Make it Simple
“It’s a sacred space, so make it yours, but you don’t have to create an elaborate decorating scheme,” Cheeks said. “Use personal items you already have, scarves, hangings, paintings, or a few favorite throw pillows, to make it comfortable. Be aware of what colors you are most attracted to. Ask yourself if the colors and arrangement of the space add to your feelings of calm? You don’t have to do much of anything to an outdoor space. A garden, a corner of your yard where you can place a bench, or just a path around your property you can walk, all make wonderful spaces.”
Free From Noise
“This doesn’t necessarily mean sound since music can be quite powerful. In this context, noise is the opinions, needs, and values of other people and the constant barrage of cultural input telling us that we are not, and will never be, good enough as we are,” Inge said.
Give Yourself Permission to Feel
“I used to think that safety was not feeling anything. But, actually, emotional safety is actually about knowing that you can handle whatever emotion arises. If we are judging our emotions and feelings as bad or wrong, it will be impossible, 100% of the time, to access the wisdom that those emotions hold. So, sacred space requires full permission to let the feelings be what they are,” Inge said.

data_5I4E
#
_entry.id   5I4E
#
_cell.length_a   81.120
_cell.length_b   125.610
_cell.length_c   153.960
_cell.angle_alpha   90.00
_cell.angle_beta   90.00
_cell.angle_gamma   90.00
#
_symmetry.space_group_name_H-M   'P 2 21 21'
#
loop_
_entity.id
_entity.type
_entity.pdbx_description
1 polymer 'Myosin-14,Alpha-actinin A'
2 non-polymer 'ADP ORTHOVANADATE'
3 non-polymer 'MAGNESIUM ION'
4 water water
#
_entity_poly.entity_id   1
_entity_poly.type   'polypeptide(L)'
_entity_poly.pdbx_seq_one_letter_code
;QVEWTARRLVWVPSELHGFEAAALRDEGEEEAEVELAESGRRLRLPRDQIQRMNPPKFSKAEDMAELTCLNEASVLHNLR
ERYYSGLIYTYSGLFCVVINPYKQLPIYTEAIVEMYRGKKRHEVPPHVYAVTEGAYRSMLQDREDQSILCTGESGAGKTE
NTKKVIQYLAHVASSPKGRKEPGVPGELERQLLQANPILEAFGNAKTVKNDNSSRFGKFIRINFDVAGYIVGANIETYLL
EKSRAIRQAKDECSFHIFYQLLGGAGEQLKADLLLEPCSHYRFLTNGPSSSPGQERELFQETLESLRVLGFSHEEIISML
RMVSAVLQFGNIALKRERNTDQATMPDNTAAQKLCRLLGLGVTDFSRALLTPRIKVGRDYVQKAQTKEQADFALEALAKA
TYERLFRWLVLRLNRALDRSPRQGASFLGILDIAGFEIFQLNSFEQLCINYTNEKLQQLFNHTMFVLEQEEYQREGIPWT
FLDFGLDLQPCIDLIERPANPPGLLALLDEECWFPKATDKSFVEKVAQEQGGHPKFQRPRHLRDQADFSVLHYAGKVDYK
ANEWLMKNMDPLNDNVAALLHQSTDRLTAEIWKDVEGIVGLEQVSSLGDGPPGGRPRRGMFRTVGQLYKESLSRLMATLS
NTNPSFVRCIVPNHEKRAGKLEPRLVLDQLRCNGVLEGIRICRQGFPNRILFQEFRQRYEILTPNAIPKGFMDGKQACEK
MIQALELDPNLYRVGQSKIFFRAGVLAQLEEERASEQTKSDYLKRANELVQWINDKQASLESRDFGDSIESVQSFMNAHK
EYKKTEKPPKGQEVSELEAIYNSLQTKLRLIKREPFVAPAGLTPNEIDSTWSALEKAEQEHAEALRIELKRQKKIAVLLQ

Incorporate Grounding Into The Space
“Earthing, or “grounding” is an important part of any sacred space,” Cheeks said. “Inside space is good, but consider creating an outside place where you can kick off your shoes and stand in bare soil. Digging your toes into warm, fresh soil helps to connect and ground yourself. You can also find a space where you can walk barefoot on the grass. If that seems odd to you, then start a garden. Do something to get your hands and feet in the soil.”
“Earthing” or “grounding” isn’t just a fad. According to some studies:
“Scientific research has revealed a surprisingly positive and overlooked environmental factor on health: direct physical contact with the vast supply of electrons on the surface of the Earth. Modern lifestyle separates humans from such contact. The research suggests that this disconnect may be a major contributor to physiological dysfunction and unwellness. Re-connection with the Earth’s electrons has been found to promote intriguing physiological changes and subjective reports of well-being.
Earthing (or grounding) refers to the discovery of benefits—including better sleep and reduced pain—from walking barefoot outside or sitting, working, or sleeping indoors connected to conductive systems that transfer the Earth’s electrons from the ground into the body.”
Your home is more than just where you sleep, eat and store your stuff. “Having a sacred space in your home can be very healing,” Cheeks said. “There’s a reason why animals have dens – they can retreat there to heal, to nest, to get away from the stress of the world. Having a place you can call your own, and having various spaces where other family members can do the same, makes a huge difference in your mental, emotional, spiritual, and physical well-being.”